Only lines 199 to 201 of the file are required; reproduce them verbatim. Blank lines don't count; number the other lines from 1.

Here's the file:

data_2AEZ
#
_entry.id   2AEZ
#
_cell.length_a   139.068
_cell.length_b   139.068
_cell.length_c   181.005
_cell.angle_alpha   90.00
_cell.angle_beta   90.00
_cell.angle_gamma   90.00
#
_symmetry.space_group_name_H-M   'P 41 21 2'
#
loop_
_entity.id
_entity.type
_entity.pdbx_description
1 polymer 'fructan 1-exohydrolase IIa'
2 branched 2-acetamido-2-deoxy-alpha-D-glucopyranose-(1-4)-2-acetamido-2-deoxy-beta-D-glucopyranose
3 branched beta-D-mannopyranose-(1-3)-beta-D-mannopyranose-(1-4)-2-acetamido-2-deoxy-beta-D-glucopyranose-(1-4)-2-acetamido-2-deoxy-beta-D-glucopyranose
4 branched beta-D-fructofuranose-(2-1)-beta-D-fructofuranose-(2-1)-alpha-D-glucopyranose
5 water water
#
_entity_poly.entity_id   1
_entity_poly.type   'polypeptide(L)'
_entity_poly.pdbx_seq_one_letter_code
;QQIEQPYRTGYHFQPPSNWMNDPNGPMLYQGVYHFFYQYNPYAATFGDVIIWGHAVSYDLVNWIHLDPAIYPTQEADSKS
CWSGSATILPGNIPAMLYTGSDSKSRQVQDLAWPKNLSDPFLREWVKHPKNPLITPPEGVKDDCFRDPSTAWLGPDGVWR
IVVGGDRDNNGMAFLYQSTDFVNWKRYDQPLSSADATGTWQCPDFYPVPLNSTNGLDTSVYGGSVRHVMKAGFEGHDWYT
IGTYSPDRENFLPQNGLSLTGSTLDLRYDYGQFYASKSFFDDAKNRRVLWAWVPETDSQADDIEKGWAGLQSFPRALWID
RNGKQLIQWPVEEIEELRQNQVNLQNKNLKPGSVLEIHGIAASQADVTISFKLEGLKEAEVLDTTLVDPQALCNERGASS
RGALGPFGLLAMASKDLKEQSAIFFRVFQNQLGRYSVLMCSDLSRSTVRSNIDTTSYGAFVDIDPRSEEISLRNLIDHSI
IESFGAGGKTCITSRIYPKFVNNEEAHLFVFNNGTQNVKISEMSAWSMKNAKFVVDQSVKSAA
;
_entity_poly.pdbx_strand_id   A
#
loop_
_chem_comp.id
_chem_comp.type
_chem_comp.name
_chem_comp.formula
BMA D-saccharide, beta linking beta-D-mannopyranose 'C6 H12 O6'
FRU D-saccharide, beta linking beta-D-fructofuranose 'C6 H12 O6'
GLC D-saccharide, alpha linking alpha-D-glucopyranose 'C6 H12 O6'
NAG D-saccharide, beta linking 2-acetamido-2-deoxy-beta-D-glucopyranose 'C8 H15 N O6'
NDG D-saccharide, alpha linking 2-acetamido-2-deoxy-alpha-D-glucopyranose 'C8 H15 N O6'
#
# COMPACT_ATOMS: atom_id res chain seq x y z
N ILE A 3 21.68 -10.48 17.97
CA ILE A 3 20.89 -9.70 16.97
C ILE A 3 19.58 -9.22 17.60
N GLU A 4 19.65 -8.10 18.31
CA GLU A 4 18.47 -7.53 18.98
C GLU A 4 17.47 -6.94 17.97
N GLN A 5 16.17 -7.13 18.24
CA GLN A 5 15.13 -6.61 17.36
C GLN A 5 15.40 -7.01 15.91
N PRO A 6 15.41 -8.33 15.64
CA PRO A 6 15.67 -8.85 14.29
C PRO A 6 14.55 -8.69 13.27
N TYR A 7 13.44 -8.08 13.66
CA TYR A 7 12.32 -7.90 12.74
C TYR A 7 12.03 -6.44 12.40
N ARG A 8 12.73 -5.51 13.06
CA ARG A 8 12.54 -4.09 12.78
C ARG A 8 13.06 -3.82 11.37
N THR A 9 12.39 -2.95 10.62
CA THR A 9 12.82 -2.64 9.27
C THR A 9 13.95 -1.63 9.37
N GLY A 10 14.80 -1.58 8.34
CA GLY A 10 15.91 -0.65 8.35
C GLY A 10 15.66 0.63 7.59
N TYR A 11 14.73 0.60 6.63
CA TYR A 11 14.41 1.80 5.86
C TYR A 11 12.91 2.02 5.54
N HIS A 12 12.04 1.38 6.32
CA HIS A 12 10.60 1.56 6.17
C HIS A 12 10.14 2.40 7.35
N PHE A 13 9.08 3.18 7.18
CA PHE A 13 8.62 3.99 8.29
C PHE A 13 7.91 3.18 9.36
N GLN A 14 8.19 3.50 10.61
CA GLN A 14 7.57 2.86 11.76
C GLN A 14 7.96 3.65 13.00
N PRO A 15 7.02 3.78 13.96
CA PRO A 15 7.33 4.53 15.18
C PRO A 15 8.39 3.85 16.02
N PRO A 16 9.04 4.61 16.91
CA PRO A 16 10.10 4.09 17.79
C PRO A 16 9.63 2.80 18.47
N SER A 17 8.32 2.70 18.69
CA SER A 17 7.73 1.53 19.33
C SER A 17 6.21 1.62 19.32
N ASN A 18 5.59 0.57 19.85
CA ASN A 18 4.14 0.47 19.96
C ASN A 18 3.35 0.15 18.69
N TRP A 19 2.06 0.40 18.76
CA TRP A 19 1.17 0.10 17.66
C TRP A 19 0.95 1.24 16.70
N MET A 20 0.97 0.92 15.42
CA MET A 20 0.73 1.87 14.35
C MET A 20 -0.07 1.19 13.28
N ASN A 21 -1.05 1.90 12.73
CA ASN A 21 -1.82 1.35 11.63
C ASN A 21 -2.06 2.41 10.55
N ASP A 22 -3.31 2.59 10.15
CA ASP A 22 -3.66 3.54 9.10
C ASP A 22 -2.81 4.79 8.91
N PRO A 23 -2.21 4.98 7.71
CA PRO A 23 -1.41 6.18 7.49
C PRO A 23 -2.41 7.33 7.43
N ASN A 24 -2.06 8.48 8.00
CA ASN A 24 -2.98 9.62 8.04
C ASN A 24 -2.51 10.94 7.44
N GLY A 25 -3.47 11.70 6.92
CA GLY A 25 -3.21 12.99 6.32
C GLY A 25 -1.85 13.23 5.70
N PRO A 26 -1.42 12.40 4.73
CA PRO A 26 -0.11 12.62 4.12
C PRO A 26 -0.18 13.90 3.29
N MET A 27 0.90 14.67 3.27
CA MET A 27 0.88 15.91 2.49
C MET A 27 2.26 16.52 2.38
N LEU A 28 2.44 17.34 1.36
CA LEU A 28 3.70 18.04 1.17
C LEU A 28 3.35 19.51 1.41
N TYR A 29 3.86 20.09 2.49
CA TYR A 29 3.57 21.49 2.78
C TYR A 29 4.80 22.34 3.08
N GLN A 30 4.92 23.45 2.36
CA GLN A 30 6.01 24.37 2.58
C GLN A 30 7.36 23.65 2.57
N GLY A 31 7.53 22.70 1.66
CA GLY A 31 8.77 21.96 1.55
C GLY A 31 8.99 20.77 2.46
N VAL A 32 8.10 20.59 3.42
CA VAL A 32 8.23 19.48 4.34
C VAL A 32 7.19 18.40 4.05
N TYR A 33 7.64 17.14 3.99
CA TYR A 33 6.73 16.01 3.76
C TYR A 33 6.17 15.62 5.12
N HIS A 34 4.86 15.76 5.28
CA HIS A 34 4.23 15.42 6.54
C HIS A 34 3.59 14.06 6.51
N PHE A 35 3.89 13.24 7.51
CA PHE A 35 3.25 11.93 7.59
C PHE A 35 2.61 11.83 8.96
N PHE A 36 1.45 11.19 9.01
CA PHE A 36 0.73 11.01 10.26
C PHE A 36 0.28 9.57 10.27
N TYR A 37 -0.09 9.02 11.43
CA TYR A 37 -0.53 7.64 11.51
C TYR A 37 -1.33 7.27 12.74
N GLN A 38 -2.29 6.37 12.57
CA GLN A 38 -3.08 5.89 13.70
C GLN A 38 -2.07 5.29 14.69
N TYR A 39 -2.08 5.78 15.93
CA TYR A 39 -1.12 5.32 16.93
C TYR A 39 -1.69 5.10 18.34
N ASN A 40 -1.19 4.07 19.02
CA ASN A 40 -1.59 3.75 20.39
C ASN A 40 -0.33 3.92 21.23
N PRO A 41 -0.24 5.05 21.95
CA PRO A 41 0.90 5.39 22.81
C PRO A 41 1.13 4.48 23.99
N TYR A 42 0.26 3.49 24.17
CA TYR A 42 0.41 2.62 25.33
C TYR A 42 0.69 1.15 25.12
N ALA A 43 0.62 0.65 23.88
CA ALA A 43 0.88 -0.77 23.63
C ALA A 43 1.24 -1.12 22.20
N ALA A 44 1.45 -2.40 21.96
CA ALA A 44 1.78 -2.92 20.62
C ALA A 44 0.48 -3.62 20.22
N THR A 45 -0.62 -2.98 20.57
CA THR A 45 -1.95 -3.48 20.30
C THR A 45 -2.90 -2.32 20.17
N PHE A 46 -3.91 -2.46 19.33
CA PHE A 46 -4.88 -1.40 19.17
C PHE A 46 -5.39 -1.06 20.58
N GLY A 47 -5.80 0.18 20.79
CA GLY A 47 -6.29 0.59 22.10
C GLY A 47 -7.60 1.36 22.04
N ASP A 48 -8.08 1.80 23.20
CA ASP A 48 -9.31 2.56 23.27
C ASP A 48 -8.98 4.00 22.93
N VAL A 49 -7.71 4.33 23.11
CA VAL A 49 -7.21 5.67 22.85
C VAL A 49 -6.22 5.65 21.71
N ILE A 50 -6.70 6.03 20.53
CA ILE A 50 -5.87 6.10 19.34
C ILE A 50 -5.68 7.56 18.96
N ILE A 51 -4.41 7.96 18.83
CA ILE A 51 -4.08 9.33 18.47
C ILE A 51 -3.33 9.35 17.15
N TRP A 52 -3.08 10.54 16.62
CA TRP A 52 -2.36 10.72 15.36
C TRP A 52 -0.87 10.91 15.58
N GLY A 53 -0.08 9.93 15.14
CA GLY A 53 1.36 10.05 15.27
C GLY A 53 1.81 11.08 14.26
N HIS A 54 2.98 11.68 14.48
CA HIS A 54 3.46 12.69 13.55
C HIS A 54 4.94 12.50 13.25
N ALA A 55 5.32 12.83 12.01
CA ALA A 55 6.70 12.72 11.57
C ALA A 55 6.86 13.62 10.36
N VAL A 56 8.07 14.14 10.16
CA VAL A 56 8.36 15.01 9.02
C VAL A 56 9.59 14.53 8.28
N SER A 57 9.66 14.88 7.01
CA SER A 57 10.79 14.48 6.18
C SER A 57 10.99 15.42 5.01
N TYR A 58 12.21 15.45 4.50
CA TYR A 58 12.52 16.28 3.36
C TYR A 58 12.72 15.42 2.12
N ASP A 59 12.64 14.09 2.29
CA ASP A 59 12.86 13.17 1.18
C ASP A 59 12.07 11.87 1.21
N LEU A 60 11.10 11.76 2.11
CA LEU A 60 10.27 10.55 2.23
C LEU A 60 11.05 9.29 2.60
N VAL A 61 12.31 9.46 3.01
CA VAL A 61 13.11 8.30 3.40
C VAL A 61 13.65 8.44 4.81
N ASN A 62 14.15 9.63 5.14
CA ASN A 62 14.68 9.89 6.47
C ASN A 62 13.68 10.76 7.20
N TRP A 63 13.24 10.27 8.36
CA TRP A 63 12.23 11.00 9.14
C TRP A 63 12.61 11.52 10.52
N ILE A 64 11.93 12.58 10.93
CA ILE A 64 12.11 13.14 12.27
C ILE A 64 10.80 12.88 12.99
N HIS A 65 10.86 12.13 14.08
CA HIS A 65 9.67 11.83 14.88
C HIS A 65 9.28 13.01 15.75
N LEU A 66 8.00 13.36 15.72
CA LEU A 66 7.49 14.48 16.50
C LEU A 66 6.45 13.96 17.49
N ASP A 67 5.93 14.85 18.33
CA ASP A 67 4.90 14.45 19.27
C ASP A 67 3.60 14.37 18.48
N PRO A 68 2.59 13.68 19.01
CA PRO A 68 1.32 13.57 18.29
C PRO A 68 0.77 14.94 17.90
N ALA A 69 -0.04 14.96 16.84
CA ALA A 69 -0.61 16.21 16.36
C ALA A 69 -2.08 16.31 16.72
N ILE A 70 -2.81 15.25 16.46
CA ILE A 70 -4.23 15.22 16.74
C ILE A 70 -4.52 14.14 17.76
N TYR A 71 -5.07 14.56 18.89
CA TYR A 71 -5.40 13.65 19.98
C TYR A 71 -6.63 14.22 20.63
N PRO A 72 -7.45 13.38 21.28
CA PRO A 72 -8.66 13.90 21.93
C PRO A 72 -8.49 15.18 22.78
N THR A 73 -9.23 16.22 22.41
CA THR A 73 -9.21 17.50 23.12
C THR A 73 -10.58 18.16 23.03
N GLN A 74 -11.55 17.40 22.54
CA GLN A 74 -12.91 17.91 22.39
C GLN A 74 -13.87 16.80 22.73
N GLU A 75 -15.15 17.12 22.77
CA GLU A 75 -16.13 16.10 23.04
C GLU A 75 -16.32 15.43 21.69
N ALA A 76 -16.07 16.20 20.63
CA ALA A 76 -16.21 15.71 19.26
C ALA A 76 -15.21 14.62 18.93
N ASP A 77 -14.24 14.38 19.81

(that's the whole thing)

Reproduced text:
N GLY A 53 -0.08 9.93 15.14
CA GLY A 53 1.36 10.05 15.27
C GLY A 53 1.81 11.08 14.26